I never met the subject of their discussion afterwards either, for which there's a perfectly logical reason that has got nothing to do with fame or Morrolan's guest-list, and everything to do with Sethra Lavode. This is getting a bit ahead of my story though, so let's get back to where we were - or rather, to me, not drinking a glass of good brandy in the company of a pretty girl, but instead listening in on a conversation between two persons whom I'd never met about a third person I'd also never met, who, I learned, was planning to climb Dzur Mountain to meet its Enchantress, also called Sethra Lavode, whom I -had- met.

Honestly, Dragaeran stupidity never stops amazing me. By rights, it should make my job a lot easier, but naturally, things don't work that way. I don't see how storming up Dzur Mountain and annoying Sethra is any different from taking the same way home every evening without wearing any armor or weapons while passing through several dark alleys, but there you have it. The stupidity of Dragaerans is matched only by their perverted sense of logic.

The guy they were discussing being a Dzurlord did give him a bit of an excuse; tell a Dzur that doing something's bound to get him killed, and he'll rush off to do it faster than a dzur spotting an easy prey. It's a pity most Dzurlords either refuse to acknowledge my existence or owe me money, otherwise I'd probably have given in to the temptation of telling one of them that walking the Paths of the Dead while still alive had been a scary experience for me, just to see if they'd go and try to prove that anything a mere Easterner like me could do, they could do better and braver.

When they started arguing about how much of a chance there was of the Dzurlord surviving his adventure, one of them apparently noticed they'd gained an audience -that was to say: me- and invited me, as a supposed outsider with no interest in the matter, to voice my opinion about it all.

I said that Sethra would have the Dzurlord for breakfast. I mean, even if this guy was really, really good, he still wouldn't have stood a chance against Sethra, especially not on Dzur Mountain. It didn't take having met Sethra to figure that out, I thought, but didn't add.

They exchanged looks, stared at me for a while, and asked me if Sethra really ate all of her victims, or if she merely sucked them dry, what with her being a vampire and all, and me sounding like I knew a lot about her feeding habits and, oh, might I be able to recommend any books to them about the subject of vampires?

For a few seconds, I couldn't do anything but stare at them. I probably looked like an idiot; Loiosh tells me I did. (Actually, he said I looked 'more like an idiot than usual' which is sort of the same, and should tell you more about Loiosh' general opinion of me than about the expression on my face after being asked the questions I just mentioned.) After a while, their faces started to show some confusion, too, I assume because this kind of thing seems to be contagious.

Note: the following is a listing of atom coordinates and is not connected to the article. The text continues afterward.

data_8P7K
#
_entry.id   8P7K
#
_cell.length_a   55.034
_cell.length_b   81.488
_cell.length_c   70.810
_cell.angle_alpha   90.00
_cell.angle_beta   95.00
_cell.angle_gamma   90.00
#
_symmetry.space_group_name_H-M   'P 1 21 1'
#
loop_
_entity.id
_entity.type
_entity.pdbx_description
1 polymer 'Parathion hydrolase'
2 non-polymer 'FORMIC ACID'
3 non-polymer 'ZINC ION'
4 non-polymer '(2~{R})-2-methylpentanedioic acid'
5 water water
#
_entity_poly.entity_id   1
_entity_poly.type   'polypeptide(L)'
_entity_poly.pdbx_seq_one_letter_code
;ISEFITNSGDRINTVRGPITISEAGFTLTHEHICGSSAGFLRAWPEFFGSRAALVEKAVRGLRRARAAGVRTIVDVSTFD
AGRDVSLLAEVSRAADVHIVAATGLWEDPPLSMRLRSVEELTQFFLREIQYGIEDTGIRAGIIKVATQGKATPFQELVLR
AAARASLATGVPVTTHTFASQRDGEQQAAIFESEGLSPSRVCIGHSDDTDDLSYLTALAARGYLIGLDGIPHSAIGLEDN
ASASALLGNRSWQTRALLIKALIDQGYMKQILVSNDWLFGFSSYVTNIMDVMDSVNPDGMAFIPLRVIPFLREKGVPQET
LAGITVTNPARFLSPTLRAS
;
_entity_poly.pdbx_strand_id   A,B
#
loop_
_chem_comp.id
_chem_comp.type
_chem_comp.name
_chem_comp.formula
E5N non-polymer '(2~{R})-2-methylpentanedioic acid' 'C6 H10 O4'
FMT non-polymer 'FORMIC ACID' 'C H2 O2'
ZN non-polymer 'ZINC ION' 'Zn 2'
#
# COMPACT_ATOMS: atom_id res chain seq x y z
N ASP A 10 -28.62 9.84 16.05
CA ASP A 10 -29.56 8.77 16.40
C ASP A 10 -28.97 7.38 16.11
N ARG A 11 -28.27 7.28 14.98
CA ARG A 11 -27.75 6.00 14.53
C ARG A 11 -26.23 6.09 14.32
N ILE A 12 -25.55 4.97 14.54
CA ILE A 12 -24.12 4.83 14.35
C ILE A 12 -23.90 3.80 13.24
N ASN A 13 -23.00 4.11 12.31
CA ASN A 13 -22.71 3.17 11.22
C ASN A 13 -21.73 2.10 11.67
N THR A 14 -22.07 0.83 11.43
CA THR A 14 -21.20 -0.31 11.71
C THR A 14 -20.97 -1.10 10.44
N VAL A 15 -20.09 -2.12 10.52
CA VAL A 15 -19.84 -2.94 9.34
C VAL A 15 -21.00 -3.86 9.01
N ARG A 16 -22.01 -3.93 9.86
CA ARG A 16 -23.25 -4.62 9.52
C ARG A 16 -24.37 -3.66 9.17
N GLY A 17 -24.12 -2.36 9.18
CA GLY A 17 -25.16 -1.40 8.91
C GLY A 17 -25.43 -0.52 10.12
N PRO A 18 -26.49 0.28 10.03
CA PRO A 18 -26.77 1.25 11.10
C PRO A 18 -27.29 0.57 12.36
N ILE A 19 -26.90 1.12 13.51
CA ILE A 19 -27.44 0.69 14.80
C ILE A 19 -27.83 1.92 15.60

In the end, I mumbled something about having some important business to take care of elsewhere and rose to leave. They probably knew the excuse for what it was, only there wasn't much they could do about it, since the bar wasn't the type of place where they could start something with someone who just might be better than them and trust the Guards to come and keep them out of trouble if I turned out to be a bit more dangerous than they'd counted on. Or, who knows, maybe they just weren't all that interested in pumping me for information about vampires in general and Sethra Lavode in particular; I'm pretty sure they weren't there to look for me specifically, so maybe I could have just told them to leave me alone and not gotten anything worse from them than an apology for dragging me into their discussion in the first place. (Loiosh is snickering rather loudly now. Just ignore him; it's what I do.)

Somehow, I wasn't really in the mood to try again in another bar, so I ended up going home early, where I spent perhaps fifteen minutes debating if I was awake enough to begin in one of those books I'd borrowed from Morrolan (okay, so he'd actually hinted rather pointedly that he thought I should read them, and I hadn't been able to think of a good reason to refuse) or, barring that, if I was sleepy enough to go to bed without being forced to study the interesting cracks on the ceiling for a couple of hours I could have spent doing something more enjoyable and constructive.

Just when I'd decided that I might as well see what knowledge Morrolan thought I couldn't be useful to him without, Morrolan proved that he does, indeed, have a knack for sensing it when people are thinking about him in less than favorable terms, since he chose that moment to contact me psychically to inform me he'd like to hear my opinion on a little security problem he was having.

(If you think that sounded harmless and boring, consider that Morrolan is, aside from the guy who lives in a floating construction that he can call Castle Black without people making jokes about it, also the keeper of Blackwand, one of the Great Weapons. Then take into account that typical Dragaeran tendency to understate anything unpleasant, such as mortal injuries and the extra costs of making some small changes to a cloak, and try imagining what 'a little security problem' Morrolan was having might turn out to be.)

(I must grant him this: it was quite a long time before I found myself being bored again.)

x- the end -x